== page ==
See that bird pathetically attempting to fly? That's a puffin. It's one of Iceland's most prevalent birds, both in the ocean and on your plate. As my Thomas Cook Pocket Guide said about Icelandic food:
“Seabirds are fairly common on the menu, with puffin being the most prevalent. Often served smoked, the taste has been compared to veal....Pickled ram’s testicles served commonly as a sort of pate, and cod chins or cheeks, taken from the fish’s head, are legacies from the days when almost anything was considered edible.”
The only puffins I ever eat come in cereal form and I don't even eat fish. So naturally, I was quite wary of the culinary offerings of Reykjavik.
Except then I got to Reykjavik and found more American diner food than I can in the States. I have a sneaking suspicion that this might be because of the US military base established in Iceland around WWII. Even though it's now defunct, Icelanders have a developed a penchant for American-style burgers, fries and brunch and after not having them for over five months, I didn't mind.
If Don Draper were Scandinavian, I'm sure he'd frequent Grai Kotturinn (or Gray Cat). I'd say the cafe was going for a retro vibe, except I'm pretty sure they just haven't changed the decor or menu since the 1950s. With thick buttermilk pancakes accompanied by crispy bacon and waiters with attitude, you feel like you're in a New York City diner and sure enough, there were even New Yorkers there. While I was pouring maple syrup everywhere, two seemingly interchangeable groups of Big Apple natives came in for bagels and smeared more than just cream cheese around, but also gossip about the Lower East Side art world. It's definitely worth a visit for pancakes and people watching.
However, Icelanders are no stranger to fast food themselves.
I even found the Icelandic version of the Dairy Queen chocolate dip cone. Although, instead of soft-serve ice cream, it was filled with skyr- a strained yogurt similar to Greek yogurt. The cone started melting before I could get an in focus photo, but trust me, it was delicious.
Reykjavik's cafe culture is equally unique.
Like the rest of the city, the cafes open up late, but stay open late too. Cafe Babalu is a hipster haven with its kitschy decor, delectable cheesecake (more American food done better from across the Atlantic), late hours and therefore bottomless coffee refills. Lexie, Kathryn, and I spent hours there conversing over cake. Sitting in cafes all day isn't a nuisance, it's expected in Reykjavik and since that's one of my favorite hobbies anyway, I gladly obliged.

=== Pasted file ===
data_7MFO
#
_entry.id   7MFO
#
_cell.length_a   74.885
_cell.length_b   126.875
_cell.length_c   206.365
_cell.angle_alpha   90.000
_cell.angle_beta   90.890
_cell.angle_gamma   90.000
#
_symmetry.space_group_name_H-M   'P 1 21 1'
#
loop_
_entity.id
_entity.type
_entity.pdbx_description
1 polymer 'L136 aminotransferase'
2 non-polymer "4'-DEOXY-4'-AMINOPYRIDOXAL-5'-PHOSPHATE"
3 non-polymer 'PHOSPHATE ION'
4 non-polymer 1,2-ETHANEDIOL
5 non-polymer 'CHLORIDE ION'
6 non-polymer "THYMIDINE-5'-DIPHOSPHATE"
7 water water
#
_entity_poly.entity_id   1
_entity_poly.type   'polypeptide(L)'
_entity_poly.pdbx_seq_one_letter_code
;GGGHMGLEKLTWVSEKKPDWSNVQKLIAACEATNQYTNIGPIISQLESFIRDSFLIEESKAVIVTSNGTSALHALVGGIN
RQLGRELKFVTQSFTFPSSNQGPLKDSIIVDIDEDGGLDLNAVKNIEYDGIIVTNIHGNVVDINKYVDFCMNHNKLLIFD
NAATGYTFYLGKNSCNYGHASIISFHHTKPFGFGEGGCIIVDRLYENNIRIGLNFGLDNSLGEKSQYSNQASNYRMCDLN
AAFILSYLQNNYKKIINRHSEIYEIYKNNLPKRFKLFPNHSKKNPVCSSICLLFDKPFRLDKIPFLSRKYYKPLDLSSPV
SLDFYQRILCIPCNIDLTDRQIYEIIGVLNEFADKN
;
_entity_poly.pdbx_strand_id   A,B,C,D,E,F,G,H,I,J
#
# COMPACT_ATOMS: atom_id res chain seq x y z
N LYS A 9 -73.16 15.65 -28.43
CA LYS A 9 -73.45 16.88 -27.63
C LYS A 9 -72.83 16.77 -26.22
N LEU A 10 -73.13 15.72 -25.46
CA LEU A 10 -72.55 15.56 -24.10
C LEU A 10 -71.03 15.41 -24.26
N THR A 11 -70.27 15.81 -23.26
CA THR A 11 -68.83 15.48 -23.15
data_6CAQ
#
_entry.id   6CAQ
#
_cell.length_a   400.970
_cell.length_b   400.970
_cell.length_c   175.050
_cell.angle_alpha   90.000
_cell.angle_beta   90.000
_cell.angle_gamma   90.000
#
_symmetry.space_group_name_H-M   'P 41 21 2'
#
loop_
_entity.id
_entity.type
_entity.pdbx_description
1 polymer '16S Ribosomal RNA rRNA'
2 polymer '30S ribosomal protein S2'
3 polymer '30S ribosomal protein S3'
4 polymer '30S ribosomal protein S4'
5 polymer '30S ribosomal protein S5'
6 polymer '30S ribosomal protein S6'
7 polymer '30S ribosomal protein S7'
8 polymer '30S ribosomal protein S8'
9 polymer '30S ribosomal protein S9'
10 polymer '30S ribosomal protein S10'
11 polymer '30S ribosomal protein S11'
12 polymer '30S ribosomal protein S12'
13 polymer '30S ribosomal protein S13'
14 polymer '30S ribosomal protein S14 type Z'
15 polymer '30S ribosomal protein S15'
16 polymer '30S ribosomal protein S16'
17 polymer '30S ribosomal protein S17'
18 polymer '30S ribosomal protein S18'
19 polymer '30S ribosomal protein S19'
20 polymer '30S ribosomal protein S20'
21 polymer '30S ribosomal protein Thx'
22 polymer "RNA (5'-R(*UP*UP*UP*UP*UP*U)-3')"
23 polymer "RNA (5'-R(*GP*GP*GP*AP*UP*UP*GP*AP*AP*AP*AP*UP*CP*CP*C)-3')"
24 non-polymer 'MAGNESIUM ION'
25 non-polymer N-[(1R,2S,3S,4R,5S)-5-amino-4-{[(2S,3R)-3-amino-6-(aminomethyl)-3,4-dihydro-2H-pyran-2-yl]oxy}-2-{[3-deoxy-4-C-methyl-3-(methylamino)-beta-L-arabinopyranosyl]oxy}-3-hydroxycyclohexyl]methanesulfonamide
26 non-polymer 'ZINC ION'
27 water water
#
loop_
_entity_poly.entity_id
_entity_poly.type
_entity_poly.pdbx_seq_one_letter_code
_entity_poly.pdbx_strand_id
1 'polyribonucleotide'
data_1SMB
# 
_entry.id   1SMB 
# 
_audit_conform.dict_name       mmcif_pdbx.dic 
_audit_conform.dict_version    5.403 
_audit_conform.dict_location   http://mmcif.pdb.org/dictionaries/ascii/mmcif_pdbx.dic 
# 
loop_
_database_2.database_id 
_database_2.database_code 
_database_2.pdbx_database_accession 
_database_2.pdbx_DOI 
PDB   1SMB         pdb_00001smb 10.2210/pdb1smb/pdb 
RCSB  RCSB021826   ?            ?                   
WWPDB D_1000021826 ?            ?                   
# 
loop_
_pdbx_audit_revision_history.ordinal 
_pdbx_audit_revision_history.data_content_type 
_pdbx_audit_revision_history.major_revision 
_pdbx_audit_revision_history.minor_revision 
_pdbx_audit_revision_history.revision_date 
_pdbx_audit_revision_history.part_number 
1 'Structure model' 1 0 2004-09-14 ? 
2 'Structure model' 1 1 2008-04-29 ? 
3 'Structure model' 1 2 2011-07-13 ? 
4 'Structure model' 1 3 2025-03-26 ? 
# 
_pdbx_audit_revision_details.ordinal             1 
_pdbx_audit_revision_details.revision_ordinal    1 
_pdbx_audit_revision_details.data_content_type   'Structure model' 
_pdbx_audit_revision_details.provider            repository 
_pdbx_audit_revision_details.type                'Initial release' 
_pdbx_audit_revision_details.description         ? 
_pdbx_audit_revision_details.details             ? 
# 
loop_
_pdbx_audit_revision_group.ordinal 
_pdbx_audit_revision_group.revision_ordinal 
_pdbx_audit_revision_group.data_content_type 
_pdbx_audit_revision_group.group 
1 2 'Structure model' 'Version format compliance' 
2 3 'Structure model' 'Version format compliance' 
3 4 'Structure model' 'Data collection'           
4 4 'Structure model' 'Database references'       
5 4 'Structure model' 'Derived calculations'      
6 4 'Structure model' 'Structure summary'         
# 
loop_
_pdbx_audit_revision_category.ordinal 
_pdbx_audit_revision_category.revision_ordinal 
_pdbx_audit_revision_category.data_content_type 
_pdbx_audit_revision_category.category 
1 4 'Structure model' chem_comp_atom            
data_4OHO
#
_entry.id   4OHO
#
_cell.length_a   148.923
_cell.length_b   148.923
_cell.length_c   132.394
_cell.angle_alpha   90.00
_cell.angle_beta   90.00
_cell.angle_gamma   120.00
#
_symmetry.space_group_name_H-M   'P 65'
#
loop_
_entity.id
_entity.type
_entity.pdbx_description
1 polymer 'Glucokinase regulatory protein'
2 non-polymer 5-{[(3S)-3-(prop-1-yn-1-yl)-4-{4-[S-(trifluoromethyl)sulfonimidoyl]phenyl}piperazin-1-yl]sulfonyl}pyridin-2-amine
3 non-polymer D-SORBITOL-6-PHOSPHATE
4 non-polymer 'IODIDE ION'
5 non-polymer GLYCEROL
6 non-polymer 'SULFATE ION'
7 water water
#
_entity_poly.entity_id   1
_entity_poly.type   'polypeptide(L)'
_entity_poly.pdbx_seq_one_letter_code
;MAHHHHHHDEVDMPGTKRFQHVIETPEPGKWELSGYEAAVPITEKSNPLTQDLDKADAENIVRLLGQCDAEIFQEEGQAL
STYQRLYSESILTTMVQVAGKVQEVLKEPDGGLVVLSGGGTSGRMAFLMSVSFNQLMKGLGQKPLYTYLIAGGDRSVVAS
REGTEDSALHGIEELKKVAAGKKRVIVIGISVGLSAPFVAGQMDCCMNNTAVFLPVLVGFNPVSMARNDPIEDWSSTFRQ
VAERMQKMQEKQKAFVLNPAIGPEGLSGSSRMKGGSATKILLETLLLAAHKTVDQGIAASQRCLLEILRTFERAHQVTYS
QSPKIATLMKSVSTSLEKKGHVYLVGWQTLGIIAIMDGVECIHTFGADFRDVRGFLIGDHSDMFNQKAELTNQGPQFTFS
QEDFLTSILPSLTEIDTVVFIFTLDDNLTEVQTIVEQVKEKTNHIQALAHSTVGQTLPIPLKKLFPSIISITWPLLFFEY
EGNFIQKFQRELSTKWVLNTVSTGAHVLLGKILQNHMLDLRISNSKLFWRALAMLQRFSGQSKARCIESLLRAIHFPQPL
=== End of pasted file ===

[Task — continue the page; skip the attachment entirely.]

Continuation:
|All mochas are called Swiss mochas in Iceland, making them extra decadent.|
Kaffitar is the Icelandic equivalent of Starbucks, except with better coffee. It's one of the few chains Iceland has (well other than the omnipresent Dominoes, Subway, and KFC), with locations in The National Museum and Keflavik airport. The cafe's colorful decor gives you as much of a jolt as espresso does.
By seamlessly combining a retro throwback atmosphere with the cafe culture, Mokka is the epitome of the hipster dining scene in Reykjavik. It's one of the oldest cafes in the city and has the chic minimalist lighting and leather booths of the 1950s to prove its longevity.
However, it hasn't stayed in business for over half a century because its hip, but because the drinks and desserts are some of the best in the city. Hot chocolate shows up on a lot of Reykjavik cafe menus, but Mokka's is particularly rich and warming on one of the city's windy days.
From all of my traveling, I've become a waffle connoisseur of sorts. I was never that impressed by the typical American waffle drowned in maple syrup. However, in Europe, waffles don't even pretend to masquerade as breakfast, but dessert and I can't resist dessert. Consequently, I have to try all of the waffle variations. For example, Germany's waffles are smothered in custard and berries. Mokka is especially known for its waffles, so I had to taste Iceland's take on them. Their waffle is served with a generous helping of whipped cream and strawberry jam, which is as tasty as it sounds. Although, to be honest, German waffles are still my favorite.